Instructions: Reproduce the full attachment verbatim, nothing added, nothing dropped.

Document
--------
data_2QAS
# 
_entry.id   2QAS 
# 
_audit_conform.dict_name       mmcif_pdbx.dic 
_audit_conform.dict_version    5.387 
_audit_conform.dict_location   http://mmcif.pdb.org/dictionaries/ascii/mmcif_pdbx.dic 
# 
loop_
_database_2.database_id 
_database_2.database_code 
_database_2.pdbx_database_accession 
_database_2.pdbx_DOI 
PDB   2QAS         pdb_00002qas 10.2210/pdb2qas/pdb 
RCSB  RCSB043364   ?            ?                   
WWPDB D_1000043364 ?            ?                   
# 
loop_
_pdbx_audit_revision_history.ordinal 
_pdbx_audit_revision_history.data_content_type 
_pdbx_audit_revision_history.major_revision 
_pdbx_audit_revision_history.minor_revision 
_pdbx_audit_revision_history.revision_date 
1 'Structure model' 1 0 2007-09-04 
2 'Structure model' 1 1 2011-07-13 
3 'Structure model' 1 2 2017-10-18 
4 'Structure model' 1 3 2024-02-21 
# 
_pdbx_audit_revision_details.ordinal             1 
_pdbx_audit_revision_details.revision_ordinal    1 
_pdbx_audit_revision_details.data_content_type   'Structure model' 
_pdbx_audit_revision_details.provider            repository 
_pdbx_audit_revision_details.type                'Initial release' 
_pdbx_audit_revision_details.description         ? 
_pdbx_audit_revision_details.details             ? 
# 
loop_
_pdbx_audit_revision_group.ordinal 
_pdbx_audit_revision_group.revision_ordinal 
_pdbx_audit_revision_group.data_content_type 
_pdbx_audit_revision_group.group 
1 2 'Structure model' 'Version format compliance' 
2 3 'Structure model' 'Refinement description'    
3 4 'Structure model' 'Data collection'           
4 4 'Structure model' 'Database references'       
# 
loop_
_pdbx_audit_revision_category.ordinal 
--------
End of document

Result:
data_2QAS
# 
_entry.id   2QAS 
# 
_audit_conform.dict_name       mmcif_pdbx.dic 
_audit_conform.dict_version    5.387 
_audit_conform.dict_location   http://mmcif.pdb.org/dictionaries/ascii/mmcif_pdbx.dic 
# 
loop_
_database_2.database_id 
_database_2.database_code 
_database_2.pdbx_database_accession 
_database_2.pdbx_DOI 
PDB   2QAS         pdb_00002qas 10.2210/pdb2qas/pdb 
RCSB  RCSB043364   ?            ?                   
WWPDB D_1000043364 ?            ?                   
# 
loop_
_pdbx_audit_revision_history.ordinal 
_pdbx_audit_revision_history.data_content_type 
_pdbx_audit_revision_history.major_revision 
_pdbx_audit_revision_history.minor_revision 
_pdbx_audit_revision_history.revision_date 
1 'Structure model' 1 0 2007-09-04 
2 'Structure model' 1 1 2011-07-13 
3 'Structure model' 1 2 2017-10-18 
4 'Structure model' 1 3 2024-02-21 
# 
_pdbx_audit_revision_details.ordinal             1 
_pdbx_audit_revision_details.revision_ordinal    1 
_pdbx_audit_revision_details.data_content_type   'Structure model' 
_pdbx_audit_revision_details.provider            repository 
_pdbx_audit_revision_details.type                'Initial release' 
_pdbx_audit_revision_details.description         ? 
_pdbx_audit_revision_details.details             ? 
# 
loop_
_pdbx_audit_revision_group.ordinal 
_pdbx_audit_revision_group.revision_ordinal 
_pdbx_audit_revision_group.data_content_type 
_pdbx_audit_revision_group.group 
1 2 'Structure model' 'Version format compliance' 
2 3 'Structure model' 'Refinement description'    
3 4 'Structure model' 'Data collection'           
4 4 'Structure model' 'Database references'       
# 
loop_
_pdbx_audit_revision_category.ordinal 